“Autism is a developmental disability that causes problems with social skills and communication. Autism can be mild or severe. It is different for every person. Autism is also known as autism spectrum disorders.” (ASHA). Autism is considered to be part of a group of disorders (Autism Spectrum Disorders). These disorders have similar characteristics but differing severity levels and unique presentations.
What are the characteristics of Autism?
Autism is characterized by deficits in three main areas:
Receptive and expressive communication
Pragmatic language and social interactions
Restricted, repetitive and stereotyped patterns of behaviors
How is Autism Diagnosed?
Autism is typically diagnosed by a team of professionals including pediatricians, psychologists, developmental specialists, speech-language pathologists, occupational therapists, and physical therapists. A speech-language pathologist is a very important part of the diagnostic team given the inherent deficits in receptive and expressive communication and social skills.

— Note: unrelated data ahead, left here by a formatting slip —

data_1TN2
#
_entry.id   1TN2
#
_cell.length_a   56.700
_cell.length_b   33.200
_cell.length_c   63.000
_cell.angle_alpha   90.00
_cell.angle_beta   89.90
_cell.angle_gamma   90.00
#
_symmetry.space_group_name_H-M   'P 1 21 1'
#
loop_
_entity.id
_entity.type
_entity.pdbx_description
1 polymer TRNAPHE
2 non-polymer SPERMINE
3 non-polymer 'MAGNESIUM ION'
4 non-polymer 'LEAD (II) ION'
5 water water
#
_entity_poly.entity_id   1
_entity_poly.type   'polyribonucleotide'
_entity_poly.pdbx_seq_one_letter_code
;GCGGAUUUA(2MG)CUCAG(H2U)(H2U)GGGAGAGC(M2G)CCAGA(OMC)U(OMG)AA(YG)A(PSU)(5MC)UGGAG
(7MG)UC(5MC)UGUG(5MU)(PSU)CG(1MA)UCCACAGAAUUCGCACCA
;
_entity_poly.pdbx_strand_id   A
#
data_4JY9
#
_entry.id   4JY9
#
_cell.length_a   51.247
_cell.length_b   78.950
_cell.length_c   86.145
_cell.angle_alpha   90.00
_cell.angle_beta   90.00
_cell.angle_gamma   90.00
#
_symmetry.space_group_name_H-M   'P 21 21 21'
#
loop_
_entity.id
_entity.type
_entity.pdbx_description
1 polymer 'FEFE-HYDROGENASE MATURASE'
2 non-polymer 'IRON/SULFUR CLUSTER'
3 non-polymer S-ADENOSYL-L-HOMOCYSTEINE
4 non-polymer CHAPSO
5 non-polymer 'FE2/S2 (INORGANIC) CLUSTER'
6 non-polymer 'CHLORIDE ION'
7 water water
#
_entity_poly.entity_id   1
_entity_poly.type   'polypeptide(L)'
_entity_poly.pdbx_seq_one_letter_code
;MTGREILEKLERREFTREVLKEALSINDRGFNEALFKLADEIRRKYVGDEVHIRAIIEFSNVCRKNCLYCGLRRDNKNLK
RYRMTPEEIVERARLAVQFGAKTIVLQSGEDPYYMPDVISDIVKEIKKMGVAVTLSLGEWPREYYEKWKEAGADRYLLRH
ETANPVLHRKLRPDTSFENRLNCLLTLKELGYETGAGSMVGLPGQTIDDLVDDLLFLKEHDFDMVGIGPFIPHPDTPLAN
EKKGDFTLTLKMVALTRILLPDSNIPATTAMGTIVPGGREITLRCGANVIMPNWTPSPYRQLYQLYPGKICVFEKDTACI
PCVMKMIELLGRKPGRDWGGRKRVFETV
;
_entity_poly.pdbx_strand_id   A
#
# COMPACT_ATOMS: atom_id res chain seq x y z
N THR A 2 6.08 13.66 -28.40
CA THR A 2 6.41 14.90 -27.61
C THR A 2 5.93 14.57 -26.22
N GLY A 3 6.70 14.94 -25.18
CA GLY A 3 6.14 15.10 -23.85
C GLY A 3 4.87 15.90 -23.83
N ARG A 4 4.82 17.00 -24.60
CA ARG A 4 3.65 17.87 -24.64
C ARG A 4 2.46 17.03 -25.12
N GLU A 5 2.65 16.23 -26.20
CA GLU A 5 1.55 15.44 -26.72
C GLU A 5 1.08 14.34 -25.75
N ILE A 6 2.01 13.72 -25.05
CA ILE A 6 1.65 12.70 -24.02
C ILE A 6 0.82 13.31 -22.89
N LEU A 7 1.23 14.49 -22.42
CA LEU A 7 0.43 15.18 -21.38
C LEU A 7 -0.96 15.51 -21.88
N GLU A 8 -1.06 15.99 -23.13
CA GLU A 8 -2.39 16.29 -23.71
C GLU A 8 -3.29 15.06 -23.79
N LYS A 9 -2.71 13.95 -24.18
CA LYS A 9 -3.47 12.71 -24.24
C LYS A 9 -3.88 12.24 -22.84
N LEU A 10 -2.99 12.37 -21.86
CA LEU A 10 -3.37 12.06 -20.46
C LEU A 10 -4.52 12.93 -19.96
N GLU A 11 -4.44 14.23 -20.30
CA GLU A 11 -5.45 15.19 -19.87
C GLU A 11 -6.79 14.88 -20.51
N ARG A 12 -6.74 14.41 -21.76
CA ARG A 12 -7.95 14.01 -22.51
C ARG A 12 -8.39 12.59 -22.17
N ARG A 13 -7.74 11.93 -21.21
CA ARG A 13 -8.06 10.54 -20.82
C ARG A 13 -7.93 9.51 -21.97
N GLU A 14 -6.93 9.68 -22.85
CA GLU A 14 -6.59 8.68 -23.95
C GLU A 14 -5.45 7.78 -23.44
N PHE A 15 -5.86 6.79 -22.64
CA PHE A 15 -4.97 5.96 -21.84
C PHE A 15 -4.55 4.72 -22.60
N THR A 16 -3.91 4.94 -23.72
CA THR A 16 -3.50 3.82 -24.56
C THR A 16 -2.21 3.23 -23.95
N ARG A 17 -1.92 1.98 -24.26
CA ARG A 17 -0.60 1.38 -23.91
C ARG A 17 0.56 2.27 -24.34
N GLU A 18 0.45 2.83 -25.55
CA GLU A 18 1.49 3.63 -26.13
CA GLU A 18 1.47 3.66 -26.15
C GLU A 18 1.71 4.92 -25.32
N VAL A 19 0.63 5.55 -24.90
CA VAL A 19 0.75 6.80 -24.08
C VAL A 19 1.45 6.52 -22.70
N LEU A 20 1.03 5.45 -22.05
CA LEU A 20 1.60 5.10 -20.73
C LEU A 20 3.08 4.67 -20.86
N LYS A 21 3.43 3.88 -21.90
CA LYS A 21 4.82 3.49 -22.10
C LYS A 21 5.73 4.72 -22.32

HOW DO WE TREAT AUTISM SPECTRUM DISORDERS ACROSS THE AGE SPAN?
The Center for Speech and Language Pathology treats people of all ages with Autism Spectrum Disorders. Treatment approaches and goals vary based on the age of the person. For young children, we follow Stanley Greenspan’s Floortime approach to treatment. Using this model of treatment, clinicians follow the child’s lead while developing engagement and communicative interactions in a highly naturalistic and play-based manner. For older children and adults, a more structured language-based and skill-based approach is implemented.
What are the goals for treatment?
Joint attention and engagement
Eye contact and social reciprocity
Use of language during moments of heightened anxiety and frustration
Development of pretend play skills
Theory of mind
Initiating social interactions
Augmentative and Alternative Communication (AAC)
Functional social routines
Activities of daily living